I wish they had shown a lot more interaction between the leads of Alex and Reena because it it's so nice to see them together but they do show enough to make it worth while. Reena is hot and Alex rules as the man who know what he want when he sees it! Yes! Go Alex go! Alex is my hero! If they would have replaced the attention they put on the other couple and had shown more Alex and Reena it would have been better but it is still great as is. It's pure agony they didn't show more scenes between them because the ones they show are great! His subtle looks, smiles and head nods of admiration toward Reena are perfect and mesmorizing and the scenes with them together are electric! But at the same time Alex is level headed throughout everything showing love but ready to back off if she isn't reciprocating. The confrontations with Reena's mother is riveting and true to life. Fantastic. There are other great scenes that are hard to discuss without ruining the fun so check it out.
Karma, Destiny And Losing Your Mind ~ Following The 7 Steps
Brian E. Erland | Brea, CA - USA | 09/25/2008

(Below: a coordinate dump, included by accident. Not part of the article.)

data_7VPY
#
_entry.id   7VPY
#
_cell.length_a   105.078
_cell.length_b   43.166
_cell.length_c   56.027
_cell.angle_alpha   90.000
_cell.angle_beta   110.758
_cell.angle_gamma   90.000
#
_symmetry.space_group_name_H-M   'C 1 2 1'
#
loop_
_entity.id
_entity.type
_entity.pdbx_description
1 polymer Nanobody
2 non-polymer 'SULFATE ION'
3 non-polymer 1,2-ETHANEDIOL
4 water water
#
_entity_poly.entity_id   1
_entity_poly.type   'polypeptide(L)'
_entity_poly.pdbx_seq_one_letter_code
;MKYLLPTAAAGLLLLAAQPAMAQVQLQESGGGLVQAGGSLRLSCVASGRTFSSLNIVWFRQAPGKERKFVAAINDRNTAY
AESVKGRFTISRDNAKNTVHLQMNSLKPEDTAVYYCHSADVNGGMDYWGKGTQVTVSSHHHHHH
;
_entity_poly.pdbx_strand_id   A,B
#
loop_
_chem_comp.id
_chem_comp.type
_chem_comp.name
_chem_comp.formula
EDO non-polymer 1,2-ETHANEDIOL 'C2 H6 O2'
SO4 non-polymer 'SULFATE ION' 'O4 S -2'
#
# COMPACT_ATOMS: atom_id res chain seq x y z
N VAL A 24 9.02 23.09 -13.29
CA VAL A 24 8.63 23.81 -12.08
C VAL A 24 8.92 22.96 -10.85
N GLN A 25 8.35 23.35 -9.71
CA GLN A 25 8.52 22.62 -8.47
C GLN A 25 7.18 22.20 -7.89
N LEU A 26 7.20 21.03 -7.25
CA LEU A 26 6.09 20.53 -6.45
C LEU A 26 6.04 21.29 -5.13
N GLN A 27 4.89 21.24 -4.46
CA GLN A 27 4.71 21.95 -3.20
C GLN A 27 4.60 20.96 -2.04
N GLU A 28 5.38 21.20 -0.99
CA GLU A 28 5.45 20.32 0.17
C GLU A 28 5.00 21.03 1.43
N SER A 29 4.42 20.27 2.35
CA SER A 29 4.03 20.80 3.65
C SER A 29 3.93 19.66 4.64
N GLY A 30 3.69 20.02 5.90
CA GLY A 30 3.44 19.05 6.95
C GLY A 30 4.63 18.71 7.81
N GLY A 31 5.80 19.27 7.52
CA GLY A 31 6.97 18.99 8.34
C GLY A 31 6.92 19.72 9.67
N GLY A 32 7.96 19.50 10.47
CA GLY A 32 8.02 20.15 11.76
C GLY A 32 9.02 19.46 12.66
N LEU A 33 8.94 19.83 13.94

(3 out of 5 stars)
"I guess if you're completely unfamiliar with the Bollywood experience watching 'My Faraway Bride' might be a fairly harmless way to make an acquaintance with one of the most popular, fast growing cinematic industries in the world today. Especially when you consider the fact that the average Indian film is at least twice as long, if not longer than the average American movie. Not only that, but you don't have to read subtitles which is also a big plus.
The two long lovers, Jason Lewis (Alex) and Kashmera Shah (Reena) are more than attractive enough to maintain the interest of both sexual persuasions in the viewing audience even though the storyline is predictable and most of the secondary characters confined to stereo-typical Indian roles.
Definitely not a classic, nor is it a film that's going to draw many new converts to Indian cinema, but it does provide an interesting some interesting shots here and there on the streets of Bombay and how can you not enjoy the music. Now that's Bollywood."